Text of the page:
UPDATE: Astros’ general manager Jeff Luhnow told Zachary Levine of the Houston Chronicle that he shouldn’t have used “drunken sailors” to describe the Rangers’ activity in Latin America. He also clarified his comments by saying that his point “was more about the magnitude of their investment prior to future limitations. Not saying it’s a bad strategy but one that many teams can’t afford.”
Hey, can’t blame the Rangers for getting while the getting is good. Luhnow would probably do the same if he was in the same spot as Daniels.
8:01 PM: The Astros and Rangers play in the same state and will soon be in the same division, but they shouldn’t exactly be considered rivals. Not yet, anyway. However, new Astros’ general manager Jeff Luhnow fired a shot across the bow earlier this afternoon in reference to the back-to-back American League champions.
Luhnow, who was in attendance for the Sloan Sports Analytics Conference at MIT, said that the Rangers are spending like “drunken sailors” in Latin America thanks to a new television contract.
Evan Grant of the Dallas Morning News spoke with Rangers’ general manager Jon Daniels, who responded to Luhnow’s comment by saying the following:
“I couldn’t be more proud of what our scouts and coaches have accomplished with the support of ownership. No need to respond to comments like that.”
Rangers’ president Nolan Ryan also refused to take the bait:
“I wish I had something witty to say,” Ryan said. “But my mother always told me that if I don’t have anything nice to say than to just be quiet.”
The Rangers have been pretty aggressive in Latin America over the past year, signing Cuban outfielder Leonys Martin to a five-year, $15.5 million deal last May and Dominican outfielders Ronald Guzman ($3.5 million) and Nomar Mazar ($5 million) a few months later. But they really ruffled some feathers among MLB executives earlier this week by agreeing to sign Dominican outfielder Jairo Beras for $4.5 million when many teams believed he was only 16 years old and thus ineligible to sign until July 2, which is when the new international spending cap goes into effect. The signing is currently being investigated by MLB.
On Sunday, it was reported that second baseman Neil Walker and the Mets were discussing a potential three-year contract extension worth “north of $40 million.” Those discussions took a turn for the worse. The Mets feel extension talks are “probably dead,” according to Mike Puma of the New York Post.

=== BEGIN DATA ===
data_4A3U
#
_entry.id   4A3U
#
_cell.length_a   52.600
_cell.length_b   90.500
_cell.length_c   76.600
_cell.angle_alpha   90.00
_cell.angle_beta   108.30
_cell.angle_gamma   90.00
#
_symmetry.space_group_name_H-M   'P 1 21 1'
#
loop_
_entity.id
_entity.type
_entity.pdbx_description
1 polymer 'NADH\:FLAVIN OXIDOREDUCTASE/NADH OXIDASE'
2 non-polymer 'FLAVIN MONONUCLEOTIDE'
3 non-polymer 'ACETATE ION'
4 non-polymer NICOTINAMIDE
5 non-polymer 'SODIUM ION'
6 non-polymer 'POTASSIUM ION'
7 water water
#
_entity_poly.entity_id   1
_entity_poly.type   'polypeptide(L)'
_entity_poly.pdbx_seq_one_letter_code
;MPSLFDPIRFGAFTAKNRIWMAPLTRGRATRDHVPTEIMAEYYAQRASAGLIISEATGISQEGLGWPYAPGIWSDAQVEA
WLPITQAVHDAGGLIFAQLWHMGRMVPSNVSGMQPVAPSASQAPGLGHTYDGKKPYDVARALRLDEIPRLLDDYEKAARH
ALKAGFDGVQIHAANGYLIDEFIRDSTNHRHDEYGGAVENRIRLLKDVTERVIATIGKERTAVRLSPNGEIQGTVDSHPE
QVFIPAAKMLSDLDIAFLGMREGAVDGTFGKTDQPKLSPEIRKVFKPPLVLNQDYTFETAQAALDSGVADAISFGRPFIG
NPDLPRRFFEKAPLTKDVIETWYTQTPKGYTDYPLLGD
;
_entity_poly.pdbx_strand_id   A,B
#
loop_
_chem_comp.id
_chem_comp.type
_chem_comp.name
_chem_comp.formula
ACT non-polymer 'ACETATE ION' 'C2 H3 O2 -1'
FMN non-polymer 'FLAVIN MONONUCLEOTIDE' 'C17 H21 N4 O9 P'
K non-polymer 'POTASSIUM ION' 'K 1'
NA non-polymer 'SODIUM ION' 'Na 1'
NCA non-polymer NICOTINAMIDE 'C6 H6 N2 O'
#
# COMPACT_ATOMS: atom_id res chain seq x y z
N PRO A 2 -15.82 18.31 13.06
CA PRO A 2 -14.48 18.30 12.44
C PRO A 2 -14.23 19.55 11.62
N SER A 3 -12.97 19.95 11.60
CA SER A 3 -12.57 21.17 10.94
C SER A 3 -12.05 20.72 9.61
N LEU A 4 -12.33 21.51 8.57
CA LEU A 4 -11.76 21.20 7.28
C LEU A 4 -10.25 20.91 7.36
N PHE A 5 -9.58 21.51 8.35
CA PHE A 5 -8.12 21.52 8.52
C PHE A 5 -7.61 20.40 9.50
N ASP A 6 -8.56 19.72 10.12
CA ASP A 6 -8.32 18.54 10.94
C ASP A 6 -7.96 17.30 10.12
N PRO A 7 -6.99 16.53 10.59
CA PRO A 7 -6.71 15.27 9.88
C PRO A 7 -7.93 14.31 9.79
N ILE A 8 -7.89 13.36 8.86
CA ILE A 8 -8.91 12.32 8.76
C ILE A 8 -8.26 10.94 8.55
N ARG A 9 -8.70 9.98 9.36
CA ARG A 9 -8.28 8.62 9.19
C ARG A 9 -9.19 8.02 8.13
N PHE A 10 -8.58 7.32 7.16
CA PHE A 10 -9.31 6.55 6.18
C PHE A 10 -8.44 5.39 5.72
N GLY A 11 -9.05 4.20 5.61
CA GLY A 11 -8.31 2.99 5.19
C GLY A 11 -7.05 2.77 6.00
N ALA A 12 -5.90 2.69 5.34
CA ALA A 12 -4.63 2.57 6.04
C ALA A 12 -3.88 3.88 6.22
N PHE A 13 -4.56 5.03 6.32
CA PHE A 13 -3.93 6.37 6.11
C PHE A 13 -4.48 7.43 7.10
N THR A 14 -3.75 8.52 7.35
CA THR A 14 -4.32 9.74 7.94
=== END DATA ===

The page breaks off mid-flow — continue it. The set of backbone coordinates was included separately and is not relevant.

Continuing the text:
Walker underwent a lumbar microdisectomy in September, ending his 2016 season during which he hit .282/.347/.476 with 23 home runs and 55 RBI over 458 plate appearances.
The Mets may not necessarily need to keep Walker around as it has some potential options up the middle waiting in the minor leagues. Though Amed Rosario is expected to stick at shortstop, Gavin Cecchini — the club’s No. 3 prospect according to MLB Pipeline — could shift over to second base.
The story of Rick Ankiel is well known by now. He was a phenom pitcher who burst onto the scene with the Cardinals in 1999 and into the 2000 season as one of the top young talents in the game. Then, in the 2000 playoffs, he melted down. He got the yips. Whatever you want to call it, he lost the ability to throw strikes and his pitching career was soon over. He came back, however, against all odds, and remade his career as a solid outfielder.
It’s inspirational and incredible. But there is a lot more to the story that we’ve ever known. We will soon, however, as Ankiel is coming out with a book. Today he took to the airwaves and shared some about it. Including some amazing stuff:
On drinking in his first start after the famous meltdown in Game One of the 2000 National League division series against the Braves:
“Before that game…I’m scared to death. I know I have no chance. Feeling the pressure of all that, right before the game I get a bottle of vodka. I just started drinking vodka. Low and behold, it kind of tamed the monster, and I was able to do what I wanted. I’m sitting on the bench feeling crazy I have to drink vodka to pitch through this. It worked for that game. (I had never drank before a game before). It was one of those things like the yipps, the monster, the disease…it didn’t fight fair so I felt like I wasn’t going to fight fair either.”
Imagine spending your whole life getting to the pinnacle of your career. Then imagine it immediately disintegrating. And then imagine having to go out and do it again in front of millions. It’s almost impossible for anyone to contemplate and, as such, it’s hard to judge almost anything Ankiel did in response to that when he was 21 years-old. That Ankiel got through that and made a career for himself is absolutely amazing. It’s a testament to his drive and determination.